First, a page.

“Mrs. Clinton—newsflash—I’m a feminist, and I’m not voting for you,” Carly Fiorina declared to the conservative crowd at the Faith and Freedom Coalition conference in Washington, D.C., earlier this month. Her words were met with cheers and applause. As the election draws near, the former Republican presidential candidate is making a feminist case against Hillary Clinton.
The looming presidential election must look bleak for conservative women. Donald Trump, the Republican Party’s presumptive nominee, has a track record of denigrating women, often by criticizing their physical appearance. He is staggeringly unpopular with female voters, and Democrats hope to use his words against him to make sure that doesn’t change. Yet, the alternative is Clinton. The Democratic Party’s presumptive nominee has worked to style herself as an advocate for women and girls. If elected, she would make history as the first woman president. But she is still a Democrat advocating a liberal agenda.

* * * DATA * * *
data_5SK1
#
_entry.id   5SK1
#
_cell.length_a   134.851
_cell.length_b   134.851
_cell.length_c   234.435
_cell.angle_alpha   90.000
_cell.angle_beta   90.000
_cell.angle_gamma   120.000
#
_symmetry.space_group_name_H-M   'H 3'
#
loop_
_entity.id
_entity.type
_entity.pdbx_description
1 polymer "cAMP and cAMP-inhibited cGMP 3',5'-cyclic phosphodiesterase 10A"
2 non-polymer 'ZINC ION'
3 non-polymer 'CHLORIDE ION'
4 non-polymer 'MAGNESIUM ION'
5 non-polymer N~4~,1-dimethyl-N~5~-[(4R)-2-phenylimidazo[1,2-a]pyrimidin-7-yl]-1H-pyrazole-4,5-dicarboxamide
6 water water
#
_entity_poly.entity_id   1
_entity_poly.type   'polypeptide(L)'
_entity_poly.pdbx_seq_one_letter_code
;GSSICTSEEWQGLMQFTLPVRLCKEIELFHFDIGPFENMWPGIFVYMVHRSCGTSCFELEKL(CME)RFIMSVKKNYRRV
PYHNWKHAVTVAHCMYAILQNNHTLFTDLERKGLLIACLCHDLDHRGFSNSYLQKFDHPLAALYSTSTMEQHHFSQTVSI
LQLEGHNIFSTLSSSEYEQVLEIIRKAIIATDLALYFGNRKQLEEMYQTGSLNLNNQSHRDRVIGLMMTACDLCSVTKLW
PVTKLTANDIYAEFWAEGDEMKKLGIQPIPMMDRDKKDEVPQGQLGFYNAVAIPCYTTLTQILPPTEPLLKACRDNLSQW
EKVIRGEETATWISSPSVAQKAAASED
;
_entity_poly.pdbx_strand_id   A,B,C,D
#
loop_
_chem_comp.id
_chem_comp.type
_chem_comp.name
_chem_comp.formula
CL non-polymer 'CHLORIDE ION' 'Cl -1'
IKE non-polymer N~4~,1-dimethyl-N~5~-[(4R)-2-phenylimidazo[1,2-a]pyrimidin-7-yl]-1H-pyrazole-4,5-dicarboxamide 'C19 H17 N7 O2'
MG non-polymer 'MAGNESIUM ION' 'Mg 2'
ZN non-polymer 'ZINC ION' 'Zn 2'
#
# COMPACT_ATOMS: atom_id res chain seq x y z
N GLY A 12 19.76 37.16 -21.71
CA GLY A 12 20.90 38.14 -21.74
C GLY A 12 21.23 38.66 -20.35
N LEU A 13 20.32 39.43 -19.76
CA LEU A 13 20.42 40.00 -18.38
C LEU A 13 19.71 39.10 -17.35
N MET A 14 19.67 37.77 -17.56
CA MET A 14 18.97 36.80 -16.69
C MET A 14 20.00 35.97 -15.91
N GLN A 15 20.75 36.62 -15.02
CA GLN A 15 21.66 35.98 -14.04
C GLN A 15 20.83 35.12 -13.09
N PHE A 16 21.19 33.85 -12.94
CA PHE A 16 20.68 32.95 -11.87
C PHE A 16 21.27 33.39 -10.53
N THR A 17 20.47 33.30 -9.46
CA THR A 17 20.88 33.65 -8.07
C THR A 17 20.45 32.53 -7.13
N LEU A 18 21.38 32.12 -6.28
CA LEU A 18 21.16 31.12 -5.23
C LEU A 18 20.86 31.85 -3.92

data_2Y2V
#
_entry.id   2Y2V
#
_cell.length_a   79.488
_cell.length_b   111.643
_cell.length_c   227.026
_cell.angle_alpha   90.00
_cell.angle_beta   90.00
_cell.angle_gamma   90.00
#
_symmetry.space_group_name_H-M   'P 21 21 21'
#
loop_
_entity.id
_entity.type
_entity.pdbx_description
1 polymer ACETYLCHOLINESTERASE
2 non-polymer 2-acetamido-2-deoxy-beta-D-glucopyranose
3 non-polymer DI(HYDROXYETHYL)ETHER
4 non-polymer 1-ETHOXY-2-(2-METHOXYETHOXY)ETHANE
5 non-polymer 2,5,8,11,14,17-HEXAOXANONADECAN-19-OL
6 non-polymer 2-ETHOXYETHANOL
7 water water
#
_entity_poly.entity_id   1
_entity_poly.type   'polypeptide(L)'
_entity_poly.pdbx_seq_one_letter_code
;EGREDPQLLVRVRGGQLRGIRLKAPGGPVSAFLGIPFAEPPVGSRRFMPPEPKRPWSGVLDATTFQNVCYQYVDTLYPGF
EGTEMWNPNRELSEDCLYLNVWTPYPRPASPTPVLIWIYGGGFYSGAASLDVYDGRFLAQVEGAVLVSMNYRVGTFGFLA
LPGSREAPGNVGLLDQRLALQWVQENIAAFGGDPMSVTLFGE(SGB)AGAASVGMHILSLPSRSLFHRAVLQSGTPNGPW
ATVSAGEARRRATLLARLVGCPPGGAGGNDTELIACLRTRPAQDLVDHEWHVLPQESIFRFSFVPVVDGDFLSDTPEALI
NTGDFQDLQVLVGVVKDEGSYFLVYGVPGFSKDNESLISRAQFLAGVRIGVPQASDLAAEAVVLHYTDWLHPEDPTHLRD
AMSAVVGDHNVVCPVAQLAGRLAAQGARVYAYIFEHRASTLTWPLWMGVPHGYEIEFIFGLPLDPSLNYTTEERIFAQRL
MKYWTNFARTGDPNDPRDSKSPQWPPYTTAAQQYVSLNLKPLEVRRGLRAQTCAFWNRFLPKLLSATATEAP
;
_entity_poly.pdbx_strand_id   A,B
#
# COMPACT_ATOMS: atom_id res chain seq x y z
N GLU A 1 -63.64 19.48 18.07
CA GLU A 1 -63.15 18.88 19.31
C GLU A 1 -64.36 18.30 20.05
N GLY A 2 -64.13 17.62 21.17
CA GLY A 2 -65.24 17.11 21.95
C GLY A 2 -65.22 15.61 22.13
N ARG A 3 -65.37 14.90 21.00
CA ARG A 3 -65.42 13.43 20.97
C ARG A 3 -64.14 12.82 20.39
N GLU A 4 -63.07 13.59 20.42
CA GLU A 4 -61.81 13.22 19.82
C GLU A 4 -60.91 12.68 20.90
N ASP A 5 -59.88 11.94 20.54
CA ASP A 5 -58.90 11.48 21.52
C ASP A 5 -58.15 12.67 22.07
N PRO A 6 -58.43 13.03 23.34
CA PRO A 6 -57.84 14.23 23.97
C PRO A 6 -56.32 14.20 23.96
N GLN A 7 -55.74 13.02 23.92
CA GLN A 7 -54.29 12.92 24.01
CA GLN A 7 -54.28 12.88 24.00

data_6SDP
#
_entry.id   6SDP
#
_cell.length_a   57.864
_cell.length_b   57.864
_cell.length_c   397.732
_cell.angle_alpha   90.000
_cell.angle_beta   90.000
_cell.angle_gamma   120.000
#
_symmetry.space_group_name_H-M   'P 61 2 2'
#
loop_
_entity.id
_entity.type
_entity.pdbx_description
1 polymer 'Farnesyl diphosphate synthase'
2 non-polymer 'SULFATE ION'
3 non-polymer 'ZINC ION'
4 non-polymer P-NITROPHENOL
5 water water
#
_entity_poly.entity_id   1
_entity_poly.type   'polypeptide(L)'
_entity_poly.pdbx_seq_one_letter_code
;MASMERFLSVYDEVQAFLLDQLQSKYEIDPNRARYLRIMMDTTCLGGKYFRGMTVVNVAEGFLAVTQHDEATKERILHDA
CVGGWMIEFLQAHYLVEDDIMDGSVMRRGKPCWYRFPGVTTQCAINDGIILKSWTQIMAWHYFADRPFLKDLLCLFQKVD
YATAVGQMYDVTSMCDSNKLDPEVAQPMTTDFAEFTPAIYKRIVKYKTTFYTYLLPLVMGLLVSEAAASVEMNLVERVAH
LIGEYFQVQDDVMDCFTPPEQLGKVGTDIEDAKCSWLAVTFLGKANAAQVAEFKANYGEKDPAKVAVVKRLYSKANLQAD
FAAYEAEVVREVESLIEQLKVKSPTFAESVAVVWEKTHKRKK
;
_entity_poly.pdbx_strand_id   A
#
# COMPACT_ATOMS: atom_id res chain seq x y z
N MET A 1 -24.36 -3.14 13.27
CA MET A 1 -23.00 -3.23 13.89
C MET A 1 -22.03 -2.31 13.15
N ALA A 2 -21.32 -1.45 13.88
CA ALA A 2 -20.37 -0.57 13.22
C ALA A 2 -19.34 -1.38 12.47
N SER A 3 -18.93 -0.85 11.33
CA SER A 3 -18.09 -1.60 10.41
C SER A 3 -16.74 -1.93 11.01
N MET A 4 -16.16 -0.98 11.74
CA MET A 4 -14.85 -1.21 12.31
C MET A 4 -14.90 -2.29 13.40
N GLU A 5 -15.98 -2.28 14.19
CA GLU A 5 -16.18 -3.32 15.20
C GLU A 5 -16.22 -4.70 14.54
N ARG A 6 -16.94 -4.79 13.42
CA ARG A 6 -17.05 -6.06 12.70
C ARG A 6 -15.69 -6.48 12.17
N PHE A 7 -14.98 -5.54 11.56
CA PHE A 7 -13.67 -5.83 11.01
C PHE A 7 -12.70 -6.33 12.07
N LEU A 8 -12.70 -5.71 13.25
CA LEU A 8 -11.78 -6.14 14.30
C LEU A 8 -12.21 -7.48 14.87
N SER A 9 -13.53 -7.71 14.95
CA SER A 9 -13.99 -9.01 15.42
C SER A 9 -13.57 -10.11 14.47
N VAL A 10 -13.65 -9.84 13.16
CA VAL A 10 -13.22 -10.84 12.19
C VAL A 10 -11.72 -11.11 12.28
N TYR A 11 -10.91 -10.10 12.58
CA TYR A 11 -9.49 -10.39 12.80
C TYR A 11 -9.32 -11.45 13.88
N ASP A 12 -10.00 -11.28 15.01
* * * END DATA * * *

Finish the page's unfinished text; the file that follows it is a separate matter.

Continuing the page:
So Fiorina is taking one of the only approaches that might be tolerable for conservative women: She is making a plea to women not to vote for Clinton without actively making a case for Trump. The argument embodies a dilemma for conservative women. They may care about the election. They may care about equal rights. But the man who is supposed to be their party’s standard-bearer may be totally at odds with the way they view conservatism, let alone feminism. What do they do? They can follow Fiorina’s lead, and make a forceful, even feminist, argument against Clinton. Yet even if they succeed in convincing other women to reject Clinton, that does not mean they will end up with a candidate they like.